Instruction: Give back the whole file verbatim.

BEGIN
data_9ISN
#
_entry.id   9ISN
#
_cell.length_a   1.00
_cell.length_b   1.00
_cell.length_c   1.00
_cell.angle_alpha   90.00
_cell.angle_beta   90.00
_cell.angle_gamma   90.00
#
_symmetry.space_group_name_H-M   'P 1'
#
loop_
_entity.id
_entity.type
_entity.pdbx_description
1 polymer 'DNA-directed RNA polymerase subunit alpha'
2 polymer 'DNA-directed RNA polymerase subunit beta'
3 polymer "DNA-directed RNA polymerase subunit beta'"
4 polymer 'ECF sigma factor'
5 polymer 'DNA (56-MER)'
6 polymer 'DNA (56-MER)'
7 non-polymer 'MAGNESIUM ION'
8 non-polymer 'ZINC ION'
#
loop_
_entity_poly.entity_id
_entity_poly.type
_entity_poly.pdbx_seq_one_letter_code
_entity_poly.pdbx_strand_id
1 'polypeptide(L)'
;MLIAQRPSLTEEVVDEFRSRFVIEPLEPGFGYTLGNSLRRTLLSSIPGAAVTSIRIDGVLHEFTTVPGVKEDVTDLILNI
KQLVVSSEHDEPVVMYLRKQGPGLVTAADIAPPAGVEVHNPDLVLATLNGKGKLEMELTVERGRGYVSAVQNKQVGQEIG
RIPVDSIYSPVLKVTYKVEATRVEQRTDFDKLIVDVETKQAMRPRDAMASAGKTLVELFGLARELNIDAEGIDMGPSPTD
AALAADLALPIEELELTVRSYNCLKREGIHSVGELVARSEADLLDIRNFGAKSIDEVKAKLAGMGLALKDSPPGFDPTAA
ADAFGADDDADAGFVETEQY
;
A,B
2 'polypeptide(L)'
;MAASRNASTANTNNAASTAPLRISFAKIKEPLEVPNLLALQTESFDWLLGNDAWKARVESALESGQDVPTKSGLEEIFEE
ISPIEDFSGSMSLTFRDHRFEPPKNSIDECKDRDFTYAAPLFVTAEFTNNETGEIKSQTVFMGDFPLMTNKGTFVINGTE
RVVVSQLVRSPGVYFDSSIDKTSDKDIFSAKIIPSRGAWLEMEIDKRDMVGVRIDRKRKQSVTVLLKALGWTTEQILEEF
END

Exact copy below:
data_9ISN
#
_entry.id   9ISN
#
_cell.length_a   1.00
_cell.length_b   1.00
_cell.length_c   1.00
_cell.angle_alpha   90.00
_cell.angle_beta   90.00
_cell.angle_gamma   90.00
#
_symmetry.space_group_name_H-M   'P 1'
#
loop_
_entity.id
_entity.type
_entity.pdbx_description
1 polymer 'DNA-directed RNA polymerase subunit alpha'
2 polymer 'DNA-directed RNA polymerase subunit beta'
3 polymer "DNA-directed RNA polymerase subunit beta'"
4 polymer 'ECF sigma factor'
5 polymer 'DNA (56-MER)'
6 polymer 'DNA (56-MER)'
7 non-polymer 'MAGNESIUM ION'
8 non-polymer 'ZINC ION'
#
loop_
_entity_poly.entity_id
_entity_poly.type
_entity_poly.pdbx_seq_one_letter_code
_entity_poly.pdbx_strand_id
1 'polypeptide(L)'
;MLIAQRPSLTEEVVDEFRSRFVIEPLEPGFGYTLGNSLRRTLLSSIPGAAVTSIRIDGVLHEFTTVPGVKEDVTDLILNI
KQLVVSSEHDEPVVMYLRKQGPGLVTAADIAPPAGVEVHNPDLVLATLNGKGKLEMELTVERGRGYVSAVQNKQVGQEIG
RIPVDSIYSPVLKVTYKVEATRVEQRTDFDKLIVDVETKQAMRPRDAMASAGKTLVELFGLARELNIDAEGIDMGPSPTD
AALAADLALPIEELELTVRSYNCLKREGIHSVGELVARSEADLLDIRNFGAKSIDEVKAKLAGMGLALKDSPPGFDPTAA
ADAFGADDDADAGFVETEQY
;
A,B
2 'polypeptide(L)'
;MAASRNASTANTNNAASTAPLRISFAKIKEPLEVPNLLALQTESFDWLLGNDAWKARVESALESGQDVPTKSGLEEIFEE
ISPIEDFSGSMSLTFRDHRFEPPKNSIDECKDRDFTYAAPLFVTAEFTNNETGEIKSQTVFMGDFPLMTNKGTFVINGTE
RVVVSQLVRSPGVYFDSSIDKTSDKDIFSAKIIPSRGAWLEMEIDKRDMVGVRIDRKRKQSVTVLLKALGWTTEQILEEF